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Amber Paulen

The Opposite Direction

I was going to write this post about this weekend’s beatification and the Catholics who are predicted to flood Rome’s streets. But I have nothing much to say about it, besides it being more than a little incredible that people continue to believe in that kind of thing. I’m not against religion, per se, but against ignorance, and such honorific hootenannies inspire more stupidity than intelligence.

I don’t mean to pick on the Catholics; it’s the religion I’m surrounded by—literally, San Clemente to my right and the apse of Quattro Santi Coronati to my fore, two ancient churches, together 3000 years old. And last week in Seville, it was more Catholic festivities: Semana Santa and the penitent parades. It is eery and of small coincidence that the Nazarenos’ costume resembles the KKK and the condemned penitents of the Inquisition.

Those costumes are creepy. Especially if you find yourself in the center of their parade, at night near the Cathedral, heading in the opposite direction. The emptiness of the cut-out eyes and rows of candles burning on either side did not deter our leader—a native of Seville—from taking us down what he knew to be a forbidden path, inebriated as we were, laughing at first and then realizing: We shouldn’t be here… Or didn’t prevent our leader from stepping up to one of the Nazarenos’ tall and thick candles to light his joint, (I would have liked to see his surprise!) and then continuing, smoking, almost running through the candles and rows of hooded and slowly walking men. I was behind the leader, but those behind me were being made violently aware that the penitents were not friendly. Brandishing their candles like weapons—a procession must not be the time when they turn the other cheek—one of our party suffered a red wax wound. We dove out of there.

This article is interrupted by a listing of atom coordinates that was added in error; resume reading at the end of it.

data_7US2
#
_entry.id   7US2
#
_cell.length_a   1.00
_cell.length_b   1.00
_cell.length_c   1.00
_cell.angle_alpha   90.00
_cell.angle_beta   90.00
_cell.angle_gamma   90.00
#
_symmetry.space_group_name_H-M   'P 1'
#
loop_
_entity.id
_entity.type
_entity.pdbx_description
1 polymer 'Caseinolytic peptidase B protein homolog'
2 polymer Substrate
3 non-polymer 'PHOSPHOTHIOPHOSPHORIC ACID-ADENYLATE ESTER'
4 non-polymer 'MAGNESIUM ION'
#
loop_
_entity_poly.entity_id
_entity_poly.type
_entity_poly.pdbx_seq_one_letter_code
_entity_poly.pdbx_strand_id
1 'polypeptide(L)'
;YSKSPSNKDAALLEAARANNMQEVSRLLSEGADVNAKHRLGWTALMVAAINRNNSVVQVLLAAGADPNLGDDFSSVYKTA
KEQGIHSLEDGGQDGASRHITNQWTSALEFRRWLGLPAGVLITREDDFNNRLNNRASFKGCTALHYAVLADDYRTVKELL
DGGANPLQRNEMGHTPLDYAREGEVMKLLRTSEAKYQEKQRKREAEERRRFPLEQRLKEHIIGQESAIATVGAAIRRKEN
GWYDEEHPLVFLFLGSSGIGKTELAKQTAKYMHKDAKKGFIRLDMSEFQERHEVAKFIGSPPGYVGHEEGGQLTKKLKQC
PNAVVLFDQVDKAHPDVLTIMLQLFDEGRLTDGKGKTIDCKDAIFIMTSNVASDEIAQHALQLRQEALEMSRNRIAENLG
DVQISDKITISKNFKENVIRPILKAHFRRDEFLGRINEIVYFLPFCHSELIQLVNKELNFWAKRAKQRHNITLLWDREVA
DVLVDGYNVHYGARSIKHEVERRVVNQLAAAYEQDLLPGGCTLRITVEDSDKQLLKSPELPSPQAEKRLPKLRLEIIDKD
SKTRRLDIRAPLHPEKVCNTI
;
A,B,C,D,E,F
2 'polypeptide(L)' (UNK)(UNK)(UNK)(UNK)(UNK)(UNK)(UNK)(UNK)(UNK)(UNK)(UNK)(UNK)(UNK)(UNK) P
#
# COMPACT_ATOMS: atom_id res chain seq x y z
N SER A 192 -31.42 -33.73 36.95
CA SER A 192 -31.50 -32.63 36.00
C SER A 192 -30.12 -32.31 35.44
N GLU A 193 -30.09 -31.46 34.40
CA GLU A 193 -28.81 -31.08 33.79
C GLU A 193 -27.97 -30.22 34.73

It goes without saying that those who strive to maintain the status quo are the most immoral of all. To them the great sin is to question the prevailing order. Yet every great thinker, every great artist, every great religious teacher did just that. —The Immorality of Morality, Henry Miller


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